Paul M. Collins, Jr. is Professor of Political Science and Director of Legal Studies at the University of Massachusetts Amherst. He holds a Ph.D. and M.A. in political science from Binghamton University and a B.S. in political science from the University of Scranton. His research focuses on understanding the democratic nature of the judiciary, interdisciplinary approaches to legal decision making, and social movement litigation.
The recipient of numerous research awards, he has published articles in the Journal of Empirical Legal Studies, Journal of Law and Courts, Journal of Politics, Law & Social Inquiry, Law & Society Review, Notre Dame Law Review, Political Research Quarterly, and other journals. His research has been funded by grants from the Dirksen Congressional Center and the National Science Foundation. He is currently a member of the editorial board of the Justice System Journal, and formerly sat on the boards of Law & Society Review and Political Research Quarterly. He is also the Vice President of the Consortium of Undergraduate Law and Justice Studies Programs and is the List Master of the Law and Courts Discussion List. His research and commentary have appeared in a host of popular media outlets, including CNN, the New York Times, National Law Journal, National Public Radio, San Francisco Chronicle, Time, USA Today, Voice of America, Wall Street Journal, and the Washington Post. He has also contributed to SCOTUSblog, Slate, The Conversation, and the Washington Post.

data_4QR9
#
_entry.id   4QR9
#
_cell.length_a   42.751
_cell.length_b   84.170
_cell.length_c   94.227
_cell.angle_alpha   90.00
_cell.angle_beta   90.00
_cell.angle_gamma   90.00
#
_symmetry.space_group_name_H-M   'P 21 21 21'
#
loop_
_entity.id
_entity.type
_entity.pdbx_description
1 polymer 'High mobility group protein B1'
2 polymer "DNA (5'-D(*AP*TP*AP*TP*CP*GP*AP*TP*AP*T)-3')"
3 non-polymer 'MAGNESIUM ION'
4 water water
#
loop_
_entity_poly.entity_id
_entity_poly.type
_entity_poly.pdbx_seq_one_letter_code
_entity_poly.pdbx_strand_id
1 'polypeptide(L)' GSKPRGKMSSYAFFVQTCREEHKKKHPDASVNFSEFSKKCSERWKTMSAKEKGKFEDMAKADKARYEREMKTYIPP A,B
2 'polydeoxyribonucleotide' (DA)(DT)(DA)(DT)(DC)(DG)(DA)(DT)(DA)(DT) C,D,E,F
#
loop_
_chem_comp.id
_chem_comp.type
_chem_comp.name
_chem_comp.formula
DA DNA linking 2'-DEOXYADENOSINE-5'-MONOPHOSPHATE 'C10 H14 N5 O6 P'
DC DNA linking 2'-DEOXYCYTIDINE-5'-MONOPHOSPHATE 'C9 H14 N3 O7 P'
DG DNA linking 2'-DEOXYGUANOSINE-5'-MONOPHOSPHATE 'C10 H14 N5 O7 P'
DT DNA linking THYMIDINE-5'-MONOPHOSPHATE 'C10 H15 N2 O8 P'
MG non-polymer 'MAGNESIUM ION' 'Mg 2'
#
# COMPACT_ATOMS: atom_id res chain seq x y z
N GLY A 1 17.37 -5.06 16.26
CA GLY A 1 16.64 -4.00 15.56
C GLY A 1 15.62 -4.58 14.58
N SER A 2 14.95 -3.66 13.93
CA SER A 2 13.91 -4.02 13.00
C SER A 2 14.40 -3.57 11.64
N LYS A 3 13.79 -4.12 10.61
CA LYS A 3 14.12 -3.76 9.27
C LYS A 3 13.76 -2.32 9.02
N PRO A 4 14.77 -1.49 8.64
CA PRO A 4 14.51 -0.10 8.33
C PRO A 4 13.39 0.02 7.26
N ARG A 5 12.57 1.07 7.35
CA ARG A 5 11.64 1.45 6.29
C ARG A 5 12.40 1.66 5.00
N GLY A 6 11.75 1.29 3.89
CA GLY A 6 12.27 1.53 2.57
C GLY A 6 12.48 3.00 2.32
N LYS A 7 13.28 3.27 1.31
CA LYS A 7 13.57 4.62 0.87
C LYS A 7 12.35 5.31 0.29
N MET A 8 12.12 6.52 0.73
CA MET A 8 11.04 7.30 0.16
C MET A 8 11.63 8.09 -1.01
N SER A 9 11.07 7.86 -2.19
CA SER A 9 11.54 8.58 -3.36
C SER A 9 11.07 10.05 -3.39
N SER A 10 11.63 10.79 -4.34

Collins is also the author of two books. Supreme Court Confirmation Hearings and Constitutional Change, coauthored with Lori A. Ringhand, was published in 2013 by Cambridge University Press and was recognized by Choice as an 2014 Outstanding Academic Title. Friends of the Supreme Court: Interest Groups and Judicial Decision Making was published in 2008 by Oxford University Press and received the 2009 C. Herman Pritchett Award from the Law and Courts Section of the American Political Science Association. This award recognizes Friends of the Supreme Court as the best book on law and courts written by a political scientist.